The next step is to set boundaries for yourself and others. I grew up believing that if you had boundaries, you didn’t love anyone. This translated to being a bad person. It wasn’t until later did I realize this was a lie to control me. Think of boundaries like doors. Do you want strangers in your home when you are not there? I don’t. The door is a boundary. The lock is you inforcing that boundary. The door is a good way to keep danger at bay. So are boundaries you set in your life.
Ever had a job that worked you 60 hours a week, but only paid for 40? That’s a boundary problem. This behavior is a refusal to respect you. At a previous job, I was expected to take on all the coding, the helpdesk, and projects all at the same time without the access needed to complete these tasks. I often found myself working 60 hours because I didn’t respect my time or my family. My boundaries were weak.
Breaking the statues
Those statues you have all over the place. Aspects you have frozen and beaten down over the years. Those aspects of yourself live inside those statues. You didn’t kill them. They are still there. It’s time to smash those statues and let those parts of you out. See them, address them, know them. Find why you feel like a bad person for getting angry. Discover why you feel less than when you don’t know something you shouldn’t know. Bring those parts back into yourself so you can be whole. This is the hardest part as there are so many of them. Free your gargoyles by shining love and care on them. I suggest a licensed therapist for this process. However, Don’t go gargoyle smashing alone.
In the book, boundaries for your soul, the author speaks about what is healthy and not. She points out that when exploring yourself, if you feel toxic shame, then it’s time to address that part of yourself. This is a lifelong process. The culture we live in encourages us to make statues instead of breaking them. When I catch myself fantasizing about superpowers, I remind myself, You Don’t Need Superpowers. Then I review the day to see where the stressor came from. In the book Indistractable, Nir teaches that every distraction happens because of a trigger. Grabbing your phone could be triggered by boredom and so on and so forth. Find the shame signal and break yet another statue.
You are human, and that is Good.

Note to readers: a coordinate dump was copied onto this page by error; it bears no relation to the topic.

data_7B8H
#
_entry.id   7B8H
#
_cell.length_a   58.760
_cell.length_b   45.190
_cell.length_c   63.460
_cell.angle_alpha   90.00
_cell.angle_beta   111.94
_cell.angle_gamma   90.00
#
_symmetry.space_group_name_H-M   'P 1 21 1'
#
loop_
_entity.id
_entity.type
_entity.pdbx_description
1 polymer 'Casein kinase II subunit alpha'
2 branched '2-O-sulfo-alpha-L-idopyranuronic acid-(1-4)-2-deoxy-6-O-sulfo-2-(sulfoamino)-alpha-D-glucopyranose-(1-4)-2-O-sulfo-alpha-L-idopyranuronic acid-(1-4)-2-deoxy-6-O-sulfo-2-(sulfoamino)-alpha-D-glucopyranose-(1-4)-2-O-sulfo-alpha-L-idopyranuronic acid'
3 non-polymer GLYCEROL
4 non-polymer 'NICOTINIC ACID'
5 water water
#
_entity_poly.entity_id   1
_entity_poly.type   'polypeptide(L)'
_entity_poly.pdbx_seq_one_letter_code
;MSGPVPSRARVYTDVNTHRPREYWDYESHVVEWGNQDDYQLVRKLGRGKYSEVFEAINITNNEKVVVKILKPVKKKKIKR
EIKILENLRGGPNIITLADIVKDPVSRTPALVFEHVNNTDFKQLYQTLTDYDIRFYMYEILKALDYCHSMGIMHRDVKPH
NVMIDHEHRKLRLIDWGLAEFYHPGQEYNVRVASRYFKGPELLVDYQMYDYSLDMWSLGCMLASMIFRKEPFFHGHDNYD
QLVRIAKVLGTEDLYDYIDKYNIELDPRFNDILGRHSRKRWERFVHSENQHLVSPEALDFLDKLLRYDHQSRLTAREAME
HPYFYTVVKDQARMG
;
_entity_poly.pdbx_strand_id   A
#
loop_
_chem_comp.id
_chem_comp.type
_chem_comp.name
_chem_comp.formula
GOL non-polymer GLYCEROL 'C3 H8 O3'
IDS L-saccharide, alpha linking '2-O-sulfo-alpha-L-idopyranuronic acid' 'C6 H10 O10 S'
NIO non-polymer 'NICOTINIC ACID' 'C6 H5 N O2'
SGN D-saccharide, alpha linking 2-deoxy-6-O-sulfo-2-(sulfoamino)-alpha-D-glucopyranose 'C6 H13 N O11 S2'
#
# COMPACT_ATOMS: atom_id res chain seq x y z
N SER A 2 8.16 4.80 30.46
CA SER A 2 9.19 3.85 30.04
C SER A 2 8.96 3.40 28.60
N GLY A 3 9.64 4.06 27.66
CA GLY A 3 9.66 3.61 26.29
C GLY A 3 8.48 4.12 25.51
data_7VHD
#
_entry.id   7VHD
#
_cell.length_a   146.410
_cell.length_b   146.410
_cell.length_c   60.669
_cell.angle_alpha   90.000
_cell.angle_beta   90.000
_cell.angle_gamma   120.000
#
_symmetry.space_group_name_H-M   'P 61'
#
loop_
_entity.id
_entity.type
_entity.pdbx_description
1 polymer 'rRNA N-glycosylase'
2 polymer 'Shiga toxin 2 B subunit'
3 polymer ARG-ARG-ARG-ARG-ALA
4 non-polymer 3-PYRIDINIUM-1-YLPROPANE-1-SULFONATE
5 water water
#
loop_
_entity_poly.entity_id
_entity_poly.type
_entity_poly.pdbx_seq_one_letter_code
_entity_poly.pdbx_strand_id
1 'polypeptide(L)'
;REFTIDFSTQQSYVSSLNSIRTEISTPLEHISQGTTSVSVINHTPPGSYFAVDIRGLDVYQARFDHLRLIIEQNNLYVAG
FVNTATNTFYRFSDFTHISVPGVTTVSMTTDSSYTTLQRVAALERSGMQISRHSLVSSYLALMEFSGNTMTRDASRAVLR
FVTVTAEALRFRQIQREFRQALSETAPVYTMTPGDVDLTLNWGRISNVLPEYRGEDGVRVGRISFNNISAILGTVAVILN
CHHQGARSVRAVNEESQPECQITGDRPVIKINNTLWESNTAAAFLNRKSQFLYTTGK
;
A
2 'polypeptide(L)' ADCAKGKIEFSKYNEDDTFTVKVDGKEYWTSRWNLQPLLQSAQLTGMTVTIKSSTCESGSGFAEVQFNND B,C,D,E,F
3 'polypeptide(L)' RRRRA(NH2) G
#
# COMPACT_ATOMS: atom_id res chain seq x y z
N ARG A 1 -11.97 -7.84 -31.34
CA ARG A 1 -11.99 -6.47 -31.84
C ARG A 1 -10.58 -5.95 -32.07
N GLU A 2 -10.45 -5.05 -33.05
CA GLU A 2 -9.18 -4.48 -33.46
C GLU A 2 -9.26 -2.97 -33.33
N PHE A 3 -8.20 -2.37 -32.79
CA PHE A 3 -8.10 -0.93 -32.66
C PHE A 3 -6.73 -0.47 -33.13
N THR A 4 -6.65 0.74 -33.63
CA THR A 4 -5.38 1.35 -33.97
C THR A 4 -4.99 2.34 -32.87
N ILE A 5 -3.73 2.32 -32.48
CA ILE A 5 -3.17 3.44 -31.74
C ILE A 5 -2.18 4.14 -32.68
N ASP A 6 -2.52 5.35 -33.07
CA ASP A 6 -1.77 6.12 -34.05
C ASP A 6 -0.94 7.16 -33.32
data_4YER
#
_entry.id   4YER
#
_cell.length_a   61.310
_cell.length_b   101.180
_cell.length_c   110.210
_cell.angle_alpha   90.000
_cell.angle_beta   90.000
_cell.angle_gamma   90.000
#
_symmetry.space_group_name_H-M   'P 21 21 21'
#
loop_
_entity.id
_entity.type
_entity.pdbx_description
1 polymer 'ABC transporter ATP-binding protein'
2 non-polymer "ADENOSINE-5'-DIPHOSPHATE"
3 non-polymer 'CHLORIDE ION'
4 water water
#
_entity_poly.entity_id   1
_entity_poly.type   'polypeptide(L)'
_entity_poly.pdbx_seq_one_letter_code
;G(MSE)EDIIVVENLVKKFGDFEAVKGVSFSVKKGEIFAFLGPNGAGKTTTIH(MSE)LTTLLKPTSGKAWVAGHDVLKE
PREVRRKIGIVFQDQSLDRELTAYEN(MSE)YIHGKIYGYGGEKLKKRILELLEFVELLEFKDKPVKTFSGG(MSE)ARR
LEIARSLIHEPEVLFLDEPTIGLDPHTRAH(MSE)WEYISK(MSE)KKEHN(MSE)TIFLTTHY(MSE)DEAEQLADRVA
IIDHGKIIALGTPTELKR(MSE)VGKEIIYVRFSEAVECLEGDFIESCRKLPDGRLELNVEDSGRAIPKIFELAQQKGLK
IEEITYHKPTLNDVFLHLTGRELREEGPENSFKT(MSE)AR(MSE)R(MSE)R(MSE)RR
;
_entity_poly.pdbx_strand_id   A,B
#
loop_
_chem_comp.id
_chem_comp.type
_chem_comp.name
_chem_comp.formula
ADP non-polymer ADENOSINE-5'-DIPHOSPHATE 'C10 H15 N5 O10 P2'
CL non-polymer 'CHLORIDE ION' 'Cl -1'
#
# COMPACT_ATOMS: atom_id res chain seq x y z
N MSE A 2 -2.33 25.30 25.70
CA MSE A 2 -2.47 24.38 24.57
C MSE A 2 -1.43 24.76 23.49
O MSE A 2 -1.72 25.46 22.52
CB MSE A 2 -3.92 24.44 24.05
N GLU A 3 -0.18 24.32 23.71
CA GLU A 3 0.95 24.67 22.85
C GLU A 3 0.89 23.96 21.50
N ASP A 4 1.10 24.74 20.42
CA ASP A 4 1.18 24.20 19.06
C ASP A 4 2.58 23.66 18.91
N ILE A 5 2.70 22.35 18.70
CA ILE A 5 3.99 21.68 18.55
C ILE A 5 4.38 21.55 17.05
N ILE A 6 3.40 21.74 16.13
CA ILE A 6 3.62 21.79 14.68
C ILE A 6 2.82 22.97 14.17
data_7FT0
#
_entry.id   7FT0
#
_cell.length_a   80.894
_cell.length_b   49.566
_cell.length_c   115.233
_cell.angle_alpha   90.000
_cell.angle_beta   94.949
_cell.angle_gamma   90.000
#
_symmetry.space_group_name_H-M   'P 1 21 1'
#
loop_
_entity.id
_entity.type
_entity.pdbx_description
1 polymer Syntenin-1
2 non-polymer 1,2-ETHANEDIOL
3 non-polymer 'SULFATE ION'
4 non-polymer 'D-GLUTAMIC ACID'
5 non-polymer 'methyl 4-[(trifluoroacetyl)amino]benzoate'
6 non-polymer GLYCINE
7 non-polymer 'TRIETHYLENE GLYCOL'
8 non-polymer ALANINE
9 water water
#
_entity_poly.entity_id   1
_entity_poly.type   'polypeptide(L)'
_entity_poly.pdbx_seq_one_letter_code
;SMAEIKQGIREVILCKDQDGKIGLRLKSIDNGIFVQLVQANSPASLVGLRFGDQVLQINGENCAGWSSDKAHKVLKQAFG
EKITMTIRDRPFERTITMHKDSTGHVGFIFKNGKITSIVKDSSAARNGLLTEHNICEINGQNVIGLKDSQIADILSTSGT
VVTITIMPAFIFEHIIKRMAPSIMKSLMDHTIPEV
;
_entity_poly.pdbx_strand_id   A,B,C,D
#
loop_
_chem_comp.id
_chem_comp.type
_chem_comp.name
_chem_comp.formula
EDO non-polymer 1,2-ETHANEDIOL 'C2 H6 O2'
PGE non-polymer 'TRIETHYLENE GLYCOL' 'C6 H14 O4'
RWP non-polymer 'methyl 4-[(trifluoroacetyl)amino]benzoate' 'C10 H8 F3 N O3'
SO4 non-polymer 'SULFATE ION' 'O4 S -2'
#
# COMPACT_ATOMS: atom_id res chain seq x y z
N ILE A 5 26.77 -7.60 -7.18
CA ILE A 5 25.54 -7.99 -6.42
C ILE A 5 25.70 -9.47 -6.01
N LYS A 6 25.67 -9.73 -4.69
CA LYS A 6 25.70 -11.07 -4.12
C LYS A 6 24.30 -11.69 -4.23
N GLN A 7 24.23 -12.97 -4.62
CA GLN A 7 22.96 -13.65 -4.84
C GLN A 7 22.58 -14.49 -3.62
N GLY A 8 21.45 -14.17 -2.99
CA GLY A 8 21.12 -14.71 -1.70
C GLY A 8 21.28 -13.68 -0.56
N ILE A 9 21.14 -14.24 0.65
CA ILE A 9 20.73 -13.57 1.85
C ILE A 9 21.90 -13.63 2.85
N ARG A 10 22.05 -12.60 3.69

Please note, I am not a therapist. I have just lived through a lot in my life and want to share my experiences and knowledge. if you experience any issues while reading this blog, please speak to a licensed therapist.
Do you struggle with any kind of addiction? Well, I should say, what is your addiction? Everyone has one. Each addiction is held to society’s standards which they live in. For example, here in America, overworking is praised while in other mature countries, it’s looked down upon as it makes you unproductive. Some addictions are needed parts of life. Like food. Sobriety isn’t starving yourself to death. So, how do you define Sobriety in human needs addiction? We follow an acronym “S.A.F.E.S.”
Secret, Abusive, Feelings, and Empty
Is it a secret? So, are you in the closet eating a doughnut? Are you hiding your financials from your SO because you are spending that money on sketchy massage places? How about other things? How about eating out to hide those emotions? If you can’t tell your SO, accountability partners, etc… It might be a good idea to leave it alone. I know it’s a hard concept because it’s simple.
This one is really important. Is it abusive? Is the intent of eating xyz to damage you? To feed some core emotion? Is your long showers really good for you? How about buying that on amazon? Drinking that drink? How is it abusive to yourself? At first it’s hard to see if something is abusive to yourself. So, it’s important to look at your behavior in your addiction to see if it is. Sometimes we will take naturally happening items and say its abusive. For example, when a guy sees a woman and thinks she is attractive and focuses on what he sees as attractive. This is natural. Men are designed to see sexual compatibility. Now, if he takes it to the next level and starts the chase while being married, that is more abusive. At the end of that road is just pain and loneliness.
Another example would be politics. I spoke with a young lady who didn’t know if playing a black character in a game was racist. She spent hours and ended up crying in a corner. This is self-abuse. This was not a safe line of thinking for her. Abuse can come in many forms and each addiction has it’s own structure.
Feelings and abusive oftentimes go hand in hand. For example, when I am depressed, I will go out and eat. This is abusive to my finances and my body. However, it helps the depressive state I am feeling. Instead of addressing the feelings, I am masking my feelings. I have seen people drugs, sex, alcohol, and more. If you find yourself wanting to hide away from what you are feeling, what you are doing might not be safe. It’s always better to address the feelings instead of masking them. A bandaid can’t fix a broken arm.